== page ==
- pollination (he called bees "lazy pollinators" and is more keen to encourage moths, bumbles and hoverflies)
- pest control (pesticides kill the beneficial insects as well as the pests!)
With the great enthusiasm of the trainer and evangelist, Dave pointed out that traditional orchards were planted by hard-nosed farmers, not just for the environmental reasons we value them today, so restoring and operating them should come with a profit, and it does for them. Last year they managed to sell fruit for 7 months of the year, but they are also training the community to accept the fact that fruit - like all agricultural products - is naturally not there all year round.
And he finds his orchard is "fantastically biodiverse" (9 species of bat, 30 species of birds, 70 species of plant and 120 species of insects in his uninproved grassland) and that beekeepers are keen to take hives to his land because of the no-spray regime that is best for bees. Some funding he receives from Countryside Stewardship and Natural England schemes, and he got a grant from the Gloucestershire Environment Trust.
The day was concluded by a presentation of Adrian Barlow, English Apples and Pears Ltd, the trade association, who run through the recent and prospective developments of the Industry:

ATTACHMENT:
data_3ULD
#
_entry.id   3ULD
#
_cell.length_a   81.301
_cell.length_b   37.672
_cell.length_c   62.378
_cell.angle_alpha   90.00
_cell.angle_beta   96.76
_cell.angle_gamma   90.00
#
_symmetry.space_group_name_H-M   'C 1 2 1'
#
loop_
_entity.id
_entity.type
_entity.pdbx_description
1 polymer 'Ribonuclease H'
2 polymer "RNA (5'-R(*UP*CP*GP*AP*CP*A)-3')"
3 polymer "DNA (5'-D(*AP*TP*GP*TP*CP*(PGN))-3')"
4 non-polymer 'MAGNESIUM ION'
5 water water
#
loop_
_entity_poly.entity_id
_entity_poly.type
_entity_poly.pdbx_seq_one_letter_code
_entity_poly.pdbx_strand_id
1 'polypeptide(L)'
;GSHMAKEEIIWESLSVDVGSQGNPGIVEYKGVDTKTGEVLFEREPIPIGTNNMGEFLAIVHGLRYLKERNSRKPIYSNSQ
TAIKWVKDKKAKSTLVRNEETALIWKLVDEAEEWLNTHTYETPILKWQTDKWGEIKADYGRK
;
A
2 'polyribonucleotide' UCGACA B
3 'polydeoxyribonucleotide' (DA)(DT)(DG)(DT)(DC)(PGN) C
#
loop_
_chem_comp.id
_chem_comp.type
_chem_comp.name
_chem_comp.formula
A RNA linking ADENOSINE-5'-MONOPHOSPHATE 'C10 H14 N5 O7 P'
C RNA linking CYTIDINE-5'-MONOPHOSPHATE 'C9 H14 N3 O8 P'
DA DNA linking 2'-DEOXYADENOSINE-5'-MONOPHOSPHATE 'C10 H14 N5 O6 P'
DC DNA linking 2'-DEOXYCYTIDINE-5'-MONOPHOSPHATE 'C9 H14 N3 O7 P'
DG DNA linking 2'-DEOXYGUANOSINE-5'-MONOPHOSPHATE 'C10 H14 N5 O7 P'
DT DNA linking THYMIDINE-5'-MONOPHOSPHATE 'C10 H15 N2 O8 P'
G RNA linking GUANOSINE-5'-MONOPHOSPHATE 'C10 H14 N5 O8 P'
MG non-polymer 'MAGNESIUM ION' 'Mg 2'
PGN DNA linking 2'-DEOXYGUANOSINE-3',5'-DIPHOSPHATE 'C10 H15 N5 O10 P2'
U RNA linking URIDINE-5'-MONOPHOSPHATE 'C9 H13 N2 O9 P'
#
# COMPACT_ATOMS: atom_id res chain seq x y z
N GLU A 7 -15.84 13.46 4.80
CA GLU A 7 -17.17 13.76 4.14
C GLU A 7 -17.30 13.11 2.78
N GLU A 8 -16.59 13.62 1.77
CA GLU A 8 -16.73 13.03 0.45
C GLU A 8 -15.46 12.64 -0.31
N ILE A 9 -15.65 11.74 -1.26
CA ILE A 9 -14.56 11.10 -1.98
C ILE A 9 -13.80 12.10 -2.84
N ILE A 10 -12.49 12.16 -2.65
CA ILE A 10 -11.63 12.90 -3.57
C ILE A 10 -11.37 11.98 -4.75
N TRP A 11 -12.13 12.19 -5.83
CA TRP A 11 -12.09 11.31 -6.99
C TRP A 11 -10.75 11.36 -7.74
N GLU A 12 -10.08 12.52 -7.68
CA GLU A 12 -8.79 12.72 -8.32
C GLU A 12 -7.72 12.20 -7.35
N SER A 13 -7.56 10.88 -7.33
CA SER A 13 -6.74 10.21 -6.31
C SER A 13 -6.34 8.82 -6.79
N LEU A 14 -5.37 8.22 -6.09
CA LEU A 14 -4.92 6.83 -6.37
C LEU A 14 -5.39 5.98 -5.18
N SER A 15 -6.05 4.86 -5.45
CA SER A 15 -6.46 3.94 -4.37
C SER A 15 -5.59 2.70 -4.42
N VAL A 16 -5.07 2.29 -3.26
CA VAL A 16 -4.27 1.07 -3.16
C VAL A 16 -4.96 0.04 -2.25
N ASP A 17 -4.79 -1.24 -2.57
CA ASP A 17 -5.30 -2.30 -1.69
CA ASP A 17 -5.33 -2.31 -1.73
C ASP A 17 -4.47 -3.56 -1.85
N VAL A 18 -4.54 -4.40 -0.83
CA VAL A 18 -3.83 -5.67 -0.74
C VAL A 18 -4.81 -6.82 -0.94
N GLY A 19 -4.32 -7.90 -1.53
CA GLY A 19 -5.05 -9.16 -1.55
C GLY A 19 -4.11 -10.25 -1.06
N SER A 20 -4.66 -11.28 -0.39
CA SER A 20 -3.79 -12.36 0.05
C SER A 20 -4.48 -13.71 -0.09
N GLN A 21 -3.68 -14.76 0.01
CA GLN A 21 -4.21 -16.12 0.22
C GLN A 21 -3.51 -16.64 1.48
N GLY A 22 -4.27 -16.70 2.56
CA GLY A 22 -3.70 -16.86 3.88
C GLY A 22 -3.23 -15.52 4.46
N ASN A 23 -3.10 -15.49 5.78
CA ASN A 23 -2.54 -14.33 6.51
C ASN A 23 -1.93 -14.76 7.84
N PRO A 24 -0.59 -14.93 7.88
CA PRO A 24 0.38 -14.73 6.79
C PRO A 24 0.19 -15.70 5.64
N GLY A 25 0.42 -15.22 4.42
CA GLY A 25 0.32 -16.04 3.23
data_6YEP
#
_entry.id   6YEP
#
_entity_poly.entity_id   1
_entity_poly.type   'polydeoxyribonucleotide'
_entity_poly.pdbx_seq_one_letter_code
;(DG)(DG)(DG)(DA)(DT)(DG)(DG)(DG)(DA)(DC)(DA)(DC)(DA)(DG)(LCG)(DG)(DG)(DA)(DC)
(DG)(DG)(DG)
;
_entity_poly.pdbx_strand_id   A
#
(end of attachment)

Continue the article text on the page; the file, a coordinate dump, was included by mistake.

- 1970s competition from Europe
- 1980s greengrocers and wholesalers model change
- 1990s causing a 36% reduction in hectarage
- 2000s consumer concerns about locally grown food and traceability, as well as chemical residues; "plant protection products" expensive for growers too; large investment in packhouses and coldstores about efficiency and more precise grading
But what really struck me is the amount of work that is placed in sensory and appearance research to decide which cultivars will be popular and on finding the right name to market them successfully... isn't it a curious world where only the apples with the right balance of colours on their skin get eaten? The current fad seems to be bi-colour and vibrant; green is off, being associated with acidity and so is yellow, thought to indicate over-ripeness!